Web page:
No doubt, Singapore is an attractive country. In 2019, Singapore firstly has ranked top for the world’s most competitive economy, ahead of Hong Kong and the United States. After that, this year, Singapore has ranked second place up globally for the world's most innovative countries in 2020. Besides winning these big titles, clean, efficient, with low tax rates and along with recent unrest political situation in Hong Kong, Singapore has long been the city of choice for Western expats.
However, COVID-19 has brought in the biggest disruption to everyone and everywhere. Singapore is now facing the worst recession in history. As a result, firms are rethinking for their expansion and hiring plans. With the high unemployment rate, Singapore is prioritising to reserve jobs to locals.
Reserving Jobs to Locals
The Singapore government is taking action. They are putting in efforts to promote local hiring.
Earlier this month, Manpower Ministry (MOM) has put 47 companies on a watch-list for suspected discriminatory hiring practices. The list includes banks, fund managers and consulting firms that may have pre-selected foreigners for jobs or not given Singaporeans a fair chance. This adds to the 240 companies already under scrutiny.
The Singapore government has also tightened the framework that governs employment passes for foreigners. Moreover, they are increasing the minimum monthly salary which makes hiring foreign professionals' cost become higher than hiring locals. On the other hand, employers are required to advertise job openings to local first. Companies are taking pains to describe their efforts to retain Singaporean jobs.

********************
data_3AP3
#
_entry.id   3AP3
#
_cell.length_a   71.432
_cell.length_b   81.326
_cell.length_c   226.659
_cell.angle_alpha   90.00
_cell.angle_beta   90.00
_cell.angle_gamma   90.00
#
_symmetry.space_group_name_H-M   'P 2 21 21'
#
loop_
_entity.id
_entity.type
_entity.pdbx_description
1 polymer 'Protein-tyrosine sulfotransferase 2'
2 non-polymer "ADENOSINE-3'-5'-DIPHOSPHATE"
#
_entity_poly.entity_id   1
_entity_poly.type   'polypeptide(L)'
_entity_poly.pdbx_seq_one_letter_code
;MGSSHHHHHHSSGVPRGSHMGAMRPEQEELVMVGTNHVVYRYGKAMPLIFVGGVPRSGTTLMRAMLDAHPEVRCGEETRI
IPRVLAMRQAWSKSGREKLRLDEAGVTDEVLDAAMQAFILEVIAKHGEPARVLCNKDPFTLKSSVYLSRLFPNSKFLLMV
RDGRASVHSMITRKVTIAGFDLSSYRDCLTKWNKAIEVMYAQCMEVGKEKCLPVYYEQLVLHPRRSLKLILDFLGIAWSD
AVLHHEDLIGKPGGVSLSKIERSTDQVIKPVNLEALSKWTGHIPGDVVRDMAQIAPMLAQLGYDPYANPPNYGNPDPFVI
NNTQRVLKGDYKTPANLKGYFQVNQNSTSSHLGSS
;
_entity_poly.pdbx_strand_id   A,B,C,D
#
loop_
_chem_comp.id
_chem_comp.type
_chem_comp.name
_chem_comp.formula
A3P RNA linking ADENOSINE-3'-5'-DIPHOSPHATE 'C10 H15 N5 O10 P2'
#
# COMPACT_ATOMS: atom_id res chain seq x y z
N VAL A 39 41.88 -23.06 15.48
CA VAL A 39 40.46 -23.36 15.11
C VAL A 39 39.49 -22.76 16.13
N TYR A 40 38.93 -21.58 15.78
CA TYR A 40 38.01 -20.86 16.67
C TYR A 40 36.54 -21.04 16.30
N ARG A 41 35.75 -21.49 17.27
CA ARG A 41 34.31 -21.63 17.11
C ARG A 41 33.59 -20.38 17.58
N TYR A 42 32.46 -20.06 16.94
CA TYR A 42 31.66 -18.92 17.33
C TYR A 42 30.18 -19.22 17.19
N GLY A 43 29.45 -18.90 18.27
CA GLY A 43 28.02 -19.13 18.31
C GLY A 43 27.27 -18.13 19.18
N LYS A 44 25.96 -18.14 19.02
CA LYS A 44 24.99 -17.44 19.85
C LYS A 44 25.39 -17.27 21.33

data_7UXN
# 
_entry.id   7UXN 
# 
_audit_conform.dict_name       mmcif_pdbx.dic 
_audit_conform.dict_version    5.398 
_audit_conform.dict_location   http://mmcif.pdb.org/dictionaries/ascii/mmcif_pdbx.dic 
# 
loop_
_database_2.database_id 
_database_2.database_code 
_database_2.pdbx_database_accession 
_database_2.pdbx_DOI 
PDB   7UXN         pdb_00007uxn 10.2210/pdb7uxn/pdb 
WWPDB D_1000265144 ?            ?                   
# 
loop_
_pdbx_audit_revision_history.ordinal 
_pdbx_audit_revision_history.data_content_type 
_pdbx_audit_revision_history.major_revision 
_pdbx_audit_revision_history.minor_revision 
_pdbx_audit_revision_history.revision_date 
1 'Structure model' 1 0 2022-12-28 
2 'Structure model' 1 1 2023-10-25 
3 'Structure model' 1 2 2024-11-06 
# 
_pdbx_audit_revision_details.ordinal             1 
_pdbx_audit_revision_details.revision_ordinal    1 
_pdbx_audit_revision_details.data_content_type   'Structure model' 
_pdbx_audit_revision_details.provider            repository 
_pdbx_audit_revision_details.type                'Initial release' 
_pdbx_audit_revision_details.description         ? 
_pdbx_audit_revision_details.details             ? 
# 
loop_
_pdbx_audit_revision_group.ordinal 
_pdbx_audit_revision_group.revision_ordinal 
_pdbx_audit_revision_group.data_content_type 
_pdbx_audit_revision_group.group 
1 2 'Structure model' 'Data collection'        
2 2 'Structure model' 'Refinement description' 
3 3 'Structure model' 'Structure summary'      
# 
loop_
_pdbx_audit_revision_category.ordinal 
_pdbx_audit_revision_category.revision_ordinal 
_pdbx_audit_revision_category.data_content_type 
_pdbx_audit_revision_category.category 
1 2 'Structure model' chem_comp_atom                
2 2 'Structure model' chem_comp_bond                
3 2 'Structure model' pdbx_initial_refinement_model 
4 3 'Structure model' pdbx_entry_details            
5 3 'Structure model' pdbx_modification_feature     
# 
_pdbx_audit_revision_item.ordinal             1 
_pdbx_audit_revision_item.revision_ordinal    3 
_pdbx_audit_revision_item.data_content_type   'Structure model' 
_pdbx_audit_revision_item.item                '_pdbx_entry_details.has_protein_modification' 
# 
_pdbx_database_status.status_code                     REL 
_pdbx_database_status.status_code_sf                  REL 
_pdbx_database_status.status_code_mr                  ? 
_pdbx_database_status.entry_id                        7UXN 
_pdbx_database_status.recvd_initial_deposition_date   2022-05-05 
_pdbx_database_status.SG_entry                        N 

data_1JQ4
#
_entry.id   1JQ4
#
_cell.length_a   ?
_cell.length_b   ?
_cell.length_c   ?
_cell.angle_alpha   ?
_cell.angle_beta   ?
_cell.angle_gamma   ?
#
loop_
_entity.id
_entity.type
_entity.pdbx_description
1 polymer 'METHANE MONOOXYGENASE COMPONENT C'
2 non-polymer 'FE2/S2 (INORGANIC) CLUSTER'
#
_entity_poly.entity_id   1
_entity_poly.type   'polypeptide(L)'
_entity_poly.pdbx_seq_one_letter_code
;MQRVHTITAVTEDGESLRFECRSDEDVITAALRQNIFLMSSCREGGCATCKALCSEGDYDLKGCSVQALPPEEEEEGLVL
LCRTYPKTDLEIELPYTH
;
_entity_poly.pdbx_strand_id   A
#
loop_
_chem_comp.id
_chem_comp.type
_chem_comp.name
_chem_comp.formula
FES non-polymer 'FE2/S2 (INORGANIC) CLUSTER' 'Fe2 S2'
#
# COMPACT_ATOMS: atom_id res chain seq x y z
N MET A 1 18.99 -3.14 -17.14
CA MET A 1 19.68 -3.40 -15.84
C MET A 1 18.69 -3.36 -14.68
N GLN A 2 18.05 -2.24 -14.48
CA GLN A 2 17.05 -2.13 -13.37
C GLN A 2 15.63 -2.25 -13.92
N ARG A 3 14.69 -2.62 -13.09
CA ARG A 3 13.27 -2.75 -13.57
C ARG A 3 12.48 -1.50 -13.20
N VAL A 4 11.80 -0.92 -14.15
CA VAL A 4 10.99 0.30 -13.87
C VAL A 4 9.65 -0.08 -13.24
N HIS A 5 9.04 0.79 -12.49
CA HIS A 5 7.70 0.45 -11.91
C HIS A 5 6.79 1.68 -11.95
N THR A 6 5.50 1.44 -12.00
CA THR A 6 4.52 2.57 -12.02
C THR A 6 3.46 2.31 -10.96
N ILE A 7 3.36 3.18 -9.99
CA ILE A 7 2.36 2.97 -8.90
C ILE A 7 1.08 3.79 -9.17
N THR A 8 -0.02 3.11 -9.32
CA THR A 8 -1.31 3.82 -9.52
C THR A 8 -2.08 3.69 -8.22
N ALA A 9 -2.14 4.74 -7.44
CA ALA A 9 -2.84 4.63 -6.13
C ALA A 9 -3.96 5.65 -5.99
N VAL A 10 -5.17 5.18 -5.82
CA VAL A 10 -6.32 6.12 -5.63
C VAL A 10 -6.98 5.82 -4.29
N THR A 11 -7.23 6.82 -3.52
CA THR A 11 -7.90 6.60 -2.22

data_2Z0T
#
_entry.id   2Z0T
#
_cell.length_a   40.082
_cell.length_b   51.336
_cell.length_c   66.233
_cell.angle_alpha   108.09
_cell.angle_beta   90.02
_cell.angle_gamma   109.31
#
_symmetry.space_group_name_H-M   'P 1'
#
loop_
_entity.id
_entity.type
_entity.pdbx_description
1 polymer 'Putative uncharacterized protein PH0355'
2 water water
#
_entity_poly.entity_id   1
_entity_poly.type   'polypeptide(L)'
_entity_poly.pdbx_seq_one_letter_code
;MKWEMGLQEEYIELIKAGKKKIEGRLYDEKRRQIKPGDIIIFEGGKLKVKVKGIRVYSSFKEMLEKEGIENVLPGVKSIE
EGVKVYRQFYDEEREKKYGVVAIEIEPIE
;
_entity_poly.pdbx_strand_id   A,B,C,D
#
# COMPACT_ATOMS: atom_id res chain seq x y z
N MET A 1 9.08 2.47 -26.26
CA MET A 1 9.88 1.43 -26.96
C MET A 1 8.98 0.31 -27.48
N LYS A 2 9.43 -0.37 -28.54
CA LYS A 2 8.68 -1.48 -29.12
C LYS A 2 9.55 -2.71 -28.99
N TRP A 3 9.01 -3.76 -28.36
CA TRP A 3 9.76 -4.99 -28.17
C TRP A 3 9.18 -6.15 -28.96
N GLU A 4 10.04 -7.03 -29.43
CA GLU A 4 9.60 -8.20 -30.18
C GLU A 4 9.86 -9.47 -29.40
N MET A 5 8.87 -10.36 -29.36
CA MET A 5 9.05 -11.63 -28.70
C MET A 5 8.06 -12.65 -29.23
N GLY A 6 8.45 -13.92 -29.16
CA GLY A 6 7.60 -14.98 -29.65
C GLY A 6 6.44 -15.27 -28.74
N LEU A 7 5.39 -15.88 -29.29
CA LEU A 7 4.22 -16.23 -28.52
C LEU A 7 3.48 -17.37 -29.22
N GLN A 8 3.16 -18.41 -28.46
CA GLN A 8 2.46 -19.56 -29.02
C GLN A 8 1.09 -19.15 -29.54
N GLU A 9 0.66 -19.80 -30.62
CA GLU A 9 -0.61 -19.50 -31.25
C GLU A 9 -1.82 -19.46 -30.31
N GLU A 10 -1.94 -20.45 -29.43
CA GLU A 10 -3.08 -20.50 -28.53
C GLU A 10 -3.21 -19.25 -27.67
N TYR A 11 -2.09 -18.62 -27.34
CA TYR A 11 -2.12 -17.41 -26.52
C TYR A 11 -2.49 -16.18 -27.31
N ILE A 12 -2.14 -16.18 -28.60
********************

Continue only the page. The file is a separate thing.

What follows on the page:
Stricter Conditions Make Singapore a Less Welcoming Destination
With the strict conditions by government, there are foreign professionals experiencing a constant failed on job applications. Even candidates are getting through the application and interview process, the roadblock is still here.
Andrew Zee, team lead for financial services at Selby Jennings tells Bloomberg, permits were denied for some of his job candidates - a first for him in more than four years - though they were later approved on appeal.
Without successfully landing to a work pass, foreign professionals are looking to leave Singapore and go back home. It, therefore, reflects on the expat housing market. Housing agents see several clients heading home. Signed rental agreement dropped from four per month to, if lucky, one per month.
It Is Not Just Singapore
Singapore isn’t alone in fighting for local jobs. U.S. President Donald Trump signed an executive order this month barring federal agencies from replacing citizens or green card holders with foreign workers.
"Employers in Singapore are all united and align with #SGUnited campaigns. We all want to be part of it and, therefore, doing our best to help Singaporean. As a recruitment partner for clients, to be honest, we see there is no bias between local and foreign professionals. Often, especially for middle-to-senior level roles, our clients are focusing on the candidates' skillsets and relevant experiences. We always provide an unbiased CV, which doesn't contain the candidates' information (such as name and location) that hiring managers will be able to tell about their nationality or gender. So they won't be able to consider foreign professionals first," said Zee.
"Furthermore, travel is limited due to Covid-19. There will be less consideration towards overseas professionals as most of the hiring needs now are for business-critical roles, which are urgent roles that help the business to drive forward and overcome this difficult challenging time," said Zee.
To read the original article, please visit Bloomberg.
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